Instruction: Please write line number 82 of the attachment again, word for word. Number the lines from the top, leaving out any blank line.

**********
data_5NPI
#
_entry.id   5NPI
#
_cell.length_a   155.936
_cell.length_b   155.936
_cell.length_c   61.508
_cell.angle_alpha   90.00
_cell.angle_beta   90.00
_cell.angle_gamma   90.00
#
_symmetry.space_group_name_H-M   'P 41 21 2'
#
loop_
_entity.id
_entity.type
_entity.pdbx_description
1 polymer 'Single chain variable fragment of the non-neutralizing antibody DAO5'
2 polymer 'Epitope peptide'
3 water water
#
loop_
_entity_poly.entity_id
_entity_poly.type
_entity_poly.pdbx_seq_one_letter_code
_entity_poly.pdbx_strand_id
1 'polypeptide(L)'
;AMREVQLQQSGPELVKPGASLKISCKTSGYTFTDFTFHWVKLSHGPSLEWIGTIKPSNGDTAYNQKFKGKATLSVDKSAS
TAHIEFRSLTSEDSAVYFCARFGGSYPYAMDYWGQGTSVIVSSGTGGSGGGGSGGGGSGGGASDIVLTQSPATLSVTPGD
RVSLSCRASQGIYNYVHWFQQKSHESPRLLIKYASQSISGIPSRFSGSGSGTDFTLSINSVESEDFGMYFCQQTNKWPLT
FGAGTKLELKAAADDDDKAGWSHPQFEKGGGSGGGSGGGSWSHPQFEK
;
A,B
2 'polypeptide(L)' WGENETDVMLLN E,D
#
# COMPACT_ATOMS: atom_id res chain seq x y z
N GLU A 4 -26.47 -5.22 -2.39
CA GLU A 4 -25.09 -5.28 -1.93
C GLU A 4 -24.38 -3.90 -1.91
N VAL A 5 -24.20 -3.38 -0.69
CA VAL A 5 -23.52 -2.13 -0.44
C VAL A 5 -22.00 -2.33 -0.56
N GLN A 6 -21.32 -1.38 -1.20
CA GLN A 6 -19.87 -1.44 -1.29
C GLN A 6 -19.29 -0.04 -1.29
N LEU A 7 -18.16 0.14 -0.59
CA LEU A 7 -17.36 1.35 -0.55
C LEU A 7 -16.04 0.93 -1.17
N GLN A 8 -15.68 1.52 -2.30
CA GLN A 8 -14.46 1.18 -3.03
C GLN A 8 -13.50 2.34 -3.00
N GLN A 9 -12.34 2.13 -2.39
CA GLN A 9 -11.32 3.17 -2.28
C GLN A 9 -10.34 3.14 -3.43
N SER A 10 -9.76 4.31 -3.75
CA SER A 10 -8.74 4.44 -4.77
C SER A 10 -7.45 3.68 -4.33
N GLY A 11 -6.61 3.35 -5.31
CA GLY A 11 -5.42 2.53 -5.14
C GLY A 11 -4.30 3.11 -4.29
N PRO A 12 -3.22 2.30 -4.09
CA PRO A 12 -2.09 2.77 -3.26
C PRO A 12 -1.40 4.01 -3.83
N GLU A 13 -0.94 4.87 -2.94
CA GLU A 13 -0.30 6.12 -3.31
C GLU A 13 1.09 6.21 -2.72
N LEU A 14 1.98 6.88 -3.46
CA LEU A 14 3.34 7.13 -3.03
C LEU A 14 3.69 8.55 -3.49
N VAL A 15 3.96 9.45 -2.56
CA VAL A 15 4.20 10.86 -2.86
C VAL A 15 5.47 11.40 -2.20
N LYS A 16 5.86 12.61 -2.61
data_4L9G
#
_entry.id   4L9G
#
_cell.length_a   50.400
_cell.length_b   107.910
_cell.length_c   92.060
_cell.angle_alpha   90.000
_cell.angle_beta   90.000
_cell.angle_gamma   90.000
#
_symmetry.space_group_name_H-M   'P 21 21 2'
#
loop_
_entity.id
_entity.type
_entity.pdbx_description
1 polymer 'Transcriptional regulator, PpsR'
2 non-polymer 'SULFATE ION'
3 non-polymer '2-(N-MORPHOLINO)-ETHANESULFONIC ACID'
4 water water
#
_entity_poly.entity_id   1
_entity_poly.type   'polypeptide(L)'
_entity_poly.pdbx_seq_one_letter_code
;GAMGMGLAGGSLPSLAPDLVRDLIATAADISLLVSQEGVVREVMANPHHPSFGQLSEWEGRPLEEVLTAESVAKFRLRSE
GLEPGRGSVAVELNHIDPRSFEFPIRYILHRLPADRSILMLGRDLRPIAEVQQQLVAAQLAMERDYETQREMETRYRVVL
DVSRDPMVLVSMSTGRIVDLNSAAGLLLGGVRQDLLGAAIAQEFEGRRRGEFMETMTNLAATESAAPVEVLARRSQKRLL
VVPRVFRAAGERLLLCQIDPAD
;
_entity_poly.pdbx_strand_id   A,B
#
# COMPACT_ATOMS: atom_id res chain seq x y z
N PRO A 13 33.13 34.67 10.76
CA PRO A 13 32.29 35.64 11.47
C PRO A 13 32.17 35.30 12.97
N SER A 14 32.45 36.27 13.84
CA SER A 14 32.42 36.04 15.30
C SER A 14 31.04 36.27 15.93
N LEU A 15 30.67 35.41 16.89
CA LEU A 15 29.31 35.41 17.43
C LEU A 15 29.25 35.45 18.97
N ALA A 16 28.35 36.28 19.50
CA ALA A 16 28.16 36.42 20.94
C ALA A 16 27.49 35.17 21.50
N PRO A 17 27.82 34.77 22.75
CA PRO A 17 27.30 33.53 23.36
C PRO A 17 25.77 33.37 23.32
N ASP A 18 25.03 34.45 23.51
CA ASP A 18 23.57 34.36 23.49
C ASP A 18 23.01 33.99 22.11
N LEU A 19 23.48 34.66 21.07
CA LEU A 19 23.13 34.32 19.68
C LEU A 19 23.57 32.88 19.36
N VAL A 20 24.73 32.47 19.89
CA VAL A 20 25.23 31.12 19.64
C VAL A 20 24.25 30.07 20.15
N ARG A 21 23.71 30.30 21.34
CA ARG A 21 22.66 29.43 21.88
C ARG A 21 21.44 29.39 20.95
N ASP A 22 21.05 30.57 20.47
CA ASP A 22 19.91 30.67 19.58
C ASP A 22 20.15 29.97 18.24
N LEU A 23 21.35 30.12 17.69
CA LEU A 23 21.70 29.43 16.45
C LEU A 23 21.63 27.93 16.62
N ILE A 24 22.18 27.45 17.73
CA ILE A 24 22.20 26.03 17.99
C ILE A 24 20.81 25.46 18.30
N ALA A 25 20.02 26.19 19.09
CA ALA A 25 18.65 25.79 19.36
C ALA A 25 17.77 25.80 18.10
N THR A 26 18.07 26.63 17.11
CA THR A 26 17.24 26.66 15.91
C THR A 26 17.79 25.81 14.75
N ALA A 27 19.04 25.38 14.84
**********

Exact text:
_cell.angle_beta   90.000